How Should I Respond if My Ex Interferes With My Visitation Time?

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Interference with parenting time after divorce

As a divorced dad, your time with your kids is precious. While you were once a constant presence in their lives, this usually isn’t possible following divorce, because they will be dividing their time between you and their mom. Adjusting to new parenting schedules can sometimes be difficult, but once you have settled in to your post-divorce lives, you can get used to the new arrangements and make the most of the time you have together. Whether you and your ex share equal custody or not, your time with your kids will be limited, and you’ll want to make sure to address anything that would limit or take away that time. If your ex has deliberately withheld parenting time or otherwise interfered with your visitation, you should take immediate action to protect your parental rights and avoid causing harm to your children.

Interference With Parenting Time Is Illegal in Most Cases

Unfortunately, your relationship with your ex might not be especially rosy after your divorce. The two of you are likely still feeling the emotional fallout of your breakup, and even if you have done your best to put this conflict behind you, disputes may still flare up, leading either of you to attempt to hurt the other. One way ex-spouses may try to inflict harm is by refusing to allow their former partner to see their kids or otherwise interfering with their parenting time. 

While withholding of parenting time is sometimes overt, with one parent stating that the other parent is not allowed to see or spend time with the kids, interference with visitation is often much more subtle. Your ex may regularly be late when dropping off your kids, or she may invite herself along on outings with your children. She may regularly schedule children’s activities or appointments during your parenting time, or she may constantly be calling them or attempting to monitor your whereabouts and what you are doing. Regardless of how it happens, interference with parenting time is not acceptable, and you may need to take legal action to address it.

Your ex may also attempt to withhold parenting time in retaliation for other issues. For instance, if financial difficulties have caused you to get behind on child support payments, your ex may believe that it is appropriate to punish you for this infraction by refusing to allow you to have visitation time. While it is important to address issues related to child support, including asking the court for a modification if you are struggling to meet your obligations, you should understand that your ex is not allowed to retaliate against you in this way. If she has refused to allow you to see your children during your scheduled parenting time, you will want to address this matter with the court.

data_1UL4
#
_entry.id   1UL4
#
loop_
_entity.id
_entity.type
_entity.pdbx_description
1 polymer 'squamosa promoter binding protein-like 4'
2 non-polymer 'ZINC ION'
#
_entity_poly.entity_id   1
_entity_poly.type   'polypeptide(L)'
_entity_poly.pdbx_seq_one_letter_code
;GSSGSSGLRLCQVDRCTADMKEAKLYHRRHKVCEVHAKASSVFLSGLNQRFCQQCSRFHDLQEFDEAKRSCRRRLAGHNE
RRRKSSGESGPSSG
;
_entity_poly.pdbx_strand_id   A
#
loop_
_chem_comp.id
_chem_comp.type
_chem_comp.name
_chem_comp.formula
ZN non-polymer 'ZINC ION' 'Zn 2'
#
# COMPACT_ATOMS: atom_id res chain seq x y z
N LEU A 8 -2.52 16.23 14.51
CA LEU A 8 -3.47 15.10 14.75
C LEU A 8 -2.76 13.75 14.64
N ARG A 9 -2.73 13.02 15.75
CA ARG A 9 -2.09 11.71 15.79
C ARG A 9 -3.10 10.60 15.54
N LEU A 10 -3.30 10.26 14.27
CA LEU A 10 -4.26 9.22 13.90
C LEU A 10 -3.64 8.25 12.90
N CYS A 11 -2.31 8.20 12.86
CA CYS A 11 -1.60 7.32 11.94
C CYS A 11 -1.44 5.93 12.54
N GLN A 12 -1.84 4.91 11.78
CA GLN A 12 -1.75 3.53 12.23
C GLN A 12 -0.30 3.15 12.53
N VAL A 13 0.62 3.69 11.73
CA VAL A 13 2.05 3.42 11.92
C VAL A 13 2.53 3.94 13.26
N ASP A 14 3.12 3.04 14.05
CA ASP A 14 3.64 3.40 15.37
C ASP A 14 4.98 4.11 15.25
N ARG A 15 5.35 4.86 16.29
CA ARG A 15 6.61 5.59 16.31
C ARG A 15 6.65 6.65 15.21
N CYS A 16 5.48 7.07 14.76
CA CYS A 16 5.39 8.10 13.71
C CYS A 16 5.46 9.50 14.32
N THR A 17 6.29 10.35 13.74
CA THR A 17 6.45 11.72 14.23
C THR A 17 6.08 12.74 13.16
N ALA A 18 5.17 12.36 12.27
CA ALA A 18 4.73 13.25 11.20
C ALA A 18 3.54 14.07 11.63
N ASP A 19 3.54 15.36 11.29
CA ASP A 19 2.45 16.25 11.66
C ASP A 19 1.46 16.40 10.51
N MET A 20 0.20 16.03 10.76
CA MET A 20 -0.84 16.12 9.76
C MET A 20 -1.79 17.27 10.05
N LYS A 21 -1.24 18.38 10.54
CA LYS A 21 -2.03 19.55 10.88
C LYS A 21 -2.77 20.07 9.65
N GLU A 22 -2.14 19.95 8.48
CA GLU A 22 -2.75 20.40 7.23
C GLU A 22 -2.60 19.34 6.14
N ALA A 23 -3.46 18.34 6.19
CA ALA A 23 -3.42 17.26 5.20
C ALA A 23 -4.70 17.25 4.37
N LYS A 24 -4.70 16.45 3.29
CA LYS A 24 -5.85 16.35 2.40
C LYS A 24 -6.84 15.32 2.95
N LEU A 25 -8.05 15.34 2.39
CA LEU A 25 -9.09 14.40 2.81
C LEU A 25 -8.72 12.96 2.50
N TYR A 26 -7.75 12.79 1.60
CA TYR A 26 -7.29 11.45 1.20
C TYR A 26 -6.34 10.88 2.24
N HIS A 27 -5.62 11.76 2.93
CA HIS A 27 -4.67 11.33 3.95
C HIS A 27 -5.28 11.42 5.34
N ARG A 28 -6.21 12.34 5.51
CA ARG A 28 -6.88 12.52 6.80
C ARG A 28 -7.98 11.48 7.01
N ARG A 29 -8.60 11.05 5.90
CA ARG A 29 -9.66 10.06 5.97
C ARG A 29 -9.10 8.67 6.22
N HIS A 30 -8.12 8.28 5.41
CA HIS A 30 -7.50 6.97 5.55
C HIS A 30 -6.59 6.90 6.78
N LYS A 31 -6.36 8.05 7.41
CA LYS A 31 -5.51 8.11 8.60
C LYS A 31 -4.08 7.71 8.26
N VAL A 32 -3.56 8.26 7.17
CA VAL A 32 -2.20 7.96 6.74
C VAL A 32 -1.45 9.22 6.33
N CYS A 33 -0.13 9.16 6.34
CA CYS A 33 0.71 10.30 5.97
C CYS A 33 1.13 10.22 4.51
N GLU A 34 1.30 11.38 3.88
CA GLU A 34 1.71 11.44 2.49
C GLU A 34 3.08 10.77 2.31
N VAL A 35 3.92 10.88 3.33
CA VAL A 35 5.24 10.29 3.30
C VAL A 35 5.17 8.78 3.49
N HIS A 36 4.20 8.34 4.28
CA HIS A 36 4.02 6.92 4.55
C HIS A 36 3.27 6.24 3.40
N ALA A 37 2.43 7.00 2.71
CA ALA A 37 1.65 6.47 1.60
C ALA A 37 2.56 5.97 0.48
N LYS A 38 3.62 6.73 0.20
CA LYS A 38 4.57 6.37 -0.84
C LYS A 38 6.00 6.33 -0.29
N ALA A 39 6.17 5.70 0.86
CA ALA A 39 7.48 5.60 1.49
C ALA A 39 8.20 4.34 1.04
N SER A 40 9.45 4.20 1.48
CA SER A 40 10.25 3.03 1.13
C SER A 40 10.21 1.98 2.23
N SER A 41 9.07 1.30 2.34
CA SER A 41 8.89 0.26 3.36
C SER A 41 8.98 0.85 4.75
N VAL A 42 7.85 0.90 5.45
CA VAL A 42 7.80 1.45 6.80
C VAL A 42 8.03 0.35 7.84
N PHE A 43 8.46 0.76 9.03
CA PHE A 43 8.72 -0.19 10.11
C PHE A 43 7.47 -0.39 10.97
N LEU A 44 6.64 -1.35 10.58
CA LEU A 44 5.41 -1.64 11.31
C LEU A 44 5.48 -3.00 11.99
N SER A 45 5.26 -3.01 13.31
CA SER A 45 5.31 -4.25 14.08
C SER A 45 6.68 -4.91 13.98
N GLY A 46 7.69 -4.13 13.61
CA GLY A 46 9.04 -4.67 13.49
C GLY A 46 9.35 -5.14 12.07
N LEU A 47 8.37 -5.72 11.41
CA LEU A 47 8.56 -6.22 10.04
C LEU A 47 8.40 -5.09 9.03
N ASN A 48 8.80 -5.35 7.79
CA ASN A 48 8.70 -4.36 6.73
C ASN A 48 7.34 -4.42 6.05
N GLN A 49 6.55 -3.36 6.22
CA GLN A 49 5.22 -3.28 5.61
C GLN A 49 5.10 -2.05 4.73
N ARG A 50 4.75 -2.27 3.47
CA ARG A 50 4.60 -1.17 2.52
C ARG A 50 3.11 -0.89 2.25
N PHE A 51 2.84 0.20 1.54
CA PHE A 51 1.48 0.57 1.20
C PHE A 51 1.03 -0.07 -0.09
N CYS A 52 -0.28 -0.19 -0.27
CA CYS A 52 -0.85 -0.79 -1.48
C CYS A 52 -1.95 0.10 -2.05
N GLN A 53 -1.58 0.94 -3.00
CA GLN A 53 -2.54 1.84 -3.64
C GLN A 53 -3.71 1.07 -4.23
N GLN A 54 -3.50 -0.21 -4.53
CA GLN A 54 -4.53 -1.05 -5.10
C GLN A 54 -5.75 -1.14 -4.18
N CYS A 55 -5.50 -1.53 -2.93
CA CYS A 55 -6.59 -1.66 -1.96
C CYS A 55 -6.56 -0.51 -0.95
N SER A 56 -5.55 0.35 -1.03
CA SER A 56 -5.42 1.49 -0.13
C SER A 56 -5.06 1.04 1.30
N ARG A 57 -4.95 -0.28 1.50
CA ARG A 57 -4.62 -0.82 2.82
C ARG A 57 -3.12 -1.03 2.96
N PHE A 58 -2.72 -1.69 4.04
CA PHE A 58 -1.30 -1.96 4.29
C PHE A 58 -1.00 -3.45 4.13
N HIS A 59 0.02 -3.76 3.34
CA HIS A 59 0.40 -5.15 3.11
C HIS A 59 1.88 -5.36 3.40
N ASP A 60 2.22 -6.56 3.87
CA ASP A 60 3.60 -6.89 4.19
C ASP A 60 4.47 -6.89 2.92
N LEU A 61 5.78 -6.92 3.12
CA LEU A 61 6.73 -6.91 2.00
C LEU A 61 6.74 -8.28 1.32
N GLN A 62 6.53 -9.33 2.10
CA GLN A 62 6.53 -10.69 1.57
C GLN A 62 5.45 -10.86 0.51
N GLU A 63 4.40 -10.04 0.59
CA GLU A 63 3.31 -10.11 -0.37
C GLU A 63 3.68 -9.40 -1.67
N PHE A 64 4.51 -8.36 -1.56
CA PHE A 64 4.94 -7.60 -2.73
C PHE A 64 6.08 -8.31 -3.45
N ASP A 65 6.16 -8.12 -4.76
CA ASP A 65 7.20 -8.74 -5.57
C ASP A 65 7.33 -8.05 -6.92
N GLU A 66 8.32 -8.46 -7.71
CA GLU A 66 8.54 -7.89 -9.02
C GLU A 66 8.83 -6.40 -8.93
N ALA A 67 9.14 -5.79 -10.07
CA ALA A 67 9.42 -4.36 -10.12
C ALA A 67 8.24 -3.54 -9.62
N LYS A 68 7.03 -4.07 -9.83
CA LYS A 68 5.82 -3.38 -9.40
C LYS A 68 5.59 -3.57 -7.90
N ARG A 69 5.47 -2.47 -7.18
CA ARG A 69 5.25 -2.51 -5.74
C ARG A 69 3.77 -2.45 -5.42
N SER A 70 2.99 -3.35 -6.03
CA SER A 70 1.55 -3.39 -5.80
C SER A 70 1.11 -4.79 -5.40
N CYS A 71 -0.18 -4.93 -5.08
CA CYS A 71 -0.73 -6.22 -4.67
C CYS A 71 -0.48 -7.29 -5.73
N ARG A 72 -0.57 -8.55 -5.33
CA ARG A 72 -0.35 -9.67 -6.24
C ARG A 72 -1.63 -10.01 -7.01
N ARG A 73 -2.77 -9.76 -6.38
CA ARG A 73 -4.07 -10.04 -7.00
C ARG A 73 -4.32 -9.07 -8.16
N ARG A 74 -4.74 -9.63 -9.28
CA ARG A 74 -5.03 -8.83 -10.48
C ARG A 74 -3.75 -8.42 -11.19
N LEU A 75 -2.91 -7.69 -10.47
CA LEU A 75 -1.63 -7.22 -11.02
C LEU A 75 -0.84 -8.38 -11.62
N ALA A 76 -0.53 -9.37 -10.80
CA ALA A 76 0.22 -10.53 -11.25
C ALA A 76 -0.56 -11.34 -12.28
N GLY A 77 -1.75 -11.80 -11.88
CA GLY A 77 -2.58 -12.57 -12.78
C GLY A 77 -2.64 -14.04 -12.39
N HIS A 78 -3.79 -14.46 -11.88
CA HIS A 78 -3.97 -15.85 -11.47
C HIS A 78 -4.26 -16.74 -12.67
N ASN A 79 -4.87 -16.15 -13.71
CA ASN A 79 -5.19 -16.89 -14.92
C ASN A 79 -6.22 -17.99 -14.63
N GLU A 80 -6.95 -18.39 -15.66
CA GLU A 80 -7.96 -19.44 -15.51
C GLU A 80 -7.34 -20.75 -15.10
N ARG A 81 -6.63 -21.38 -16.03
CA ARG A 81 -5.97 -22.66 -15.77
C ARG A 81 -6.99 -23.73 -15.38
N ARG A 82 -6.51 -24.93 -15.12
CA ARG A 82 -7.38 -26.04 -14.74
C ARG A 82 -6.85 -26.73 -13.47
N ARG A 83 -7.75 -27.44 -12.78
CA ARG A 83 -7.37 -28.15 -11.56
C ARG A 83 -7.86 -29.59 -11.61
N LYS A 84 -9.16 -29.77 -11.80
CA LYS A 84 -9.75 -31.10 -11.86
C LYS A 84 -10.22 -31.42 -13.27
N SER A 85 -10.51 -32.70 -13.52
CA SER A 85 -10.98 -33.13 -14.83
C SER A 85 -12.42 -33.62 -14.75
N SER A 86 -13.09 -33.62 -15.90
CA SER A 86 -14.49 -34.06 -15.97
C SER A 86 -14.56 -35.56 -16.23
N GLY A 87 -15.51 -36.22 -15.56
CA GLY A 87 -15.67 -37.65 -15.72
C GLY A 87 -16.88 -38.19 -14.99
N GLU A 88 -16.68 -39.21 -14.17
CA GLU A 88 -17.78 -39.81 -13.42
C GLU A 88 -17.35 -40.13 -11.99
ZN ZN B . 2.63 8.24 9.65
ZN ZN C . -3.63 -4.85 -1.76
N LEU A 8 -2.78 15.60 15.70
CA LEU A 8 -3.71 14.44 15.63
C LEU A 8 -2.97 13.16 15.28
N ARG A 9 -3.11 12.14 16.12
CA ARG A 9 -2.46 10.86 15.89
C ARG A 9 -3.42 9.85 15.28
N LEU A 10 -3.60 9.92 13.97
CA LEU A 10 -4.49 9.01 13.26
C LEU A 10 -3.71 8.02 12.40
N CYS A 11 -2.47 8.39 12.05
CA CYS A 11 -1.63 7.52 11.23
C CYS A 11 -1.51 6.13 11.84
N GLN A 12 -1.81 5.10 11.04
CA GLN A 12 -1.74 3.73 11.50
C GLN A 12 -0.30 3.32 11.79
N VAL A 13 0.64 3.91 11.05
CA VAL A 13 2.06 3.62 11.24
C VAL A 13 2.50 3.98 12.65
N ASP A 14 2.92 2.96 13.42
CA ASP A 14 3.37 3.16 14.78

The child custody and visitation agreement created as part of your divorce decree is a legally-binding court order, and both you and your ex are required to follow it. The only time a parent is allowed to withhold parenting time is if they reasonably believe their children are at risk of physical or emotional harm when in the care of the other parent. In these cases, a parent will need to provide strong evidence supporting their claims. If your ex has unreasonably withheld visitation, you may be able to have her held in contempt of court for violating a court order, and you may also be able to seek modifications to your child custody agreement to give you more time with your kids or place restrictions on her parenting time.

If your ex has withheld or interfered with your parenting time, or if she has made claims that you have committed domestic abuse, you’ll want to take immediate action to defend your parental rights. A skilled family law attorney can help you determine the best ways to proceed, and they can provide representation in court and ensure that your children’s best interests are protected at all times.

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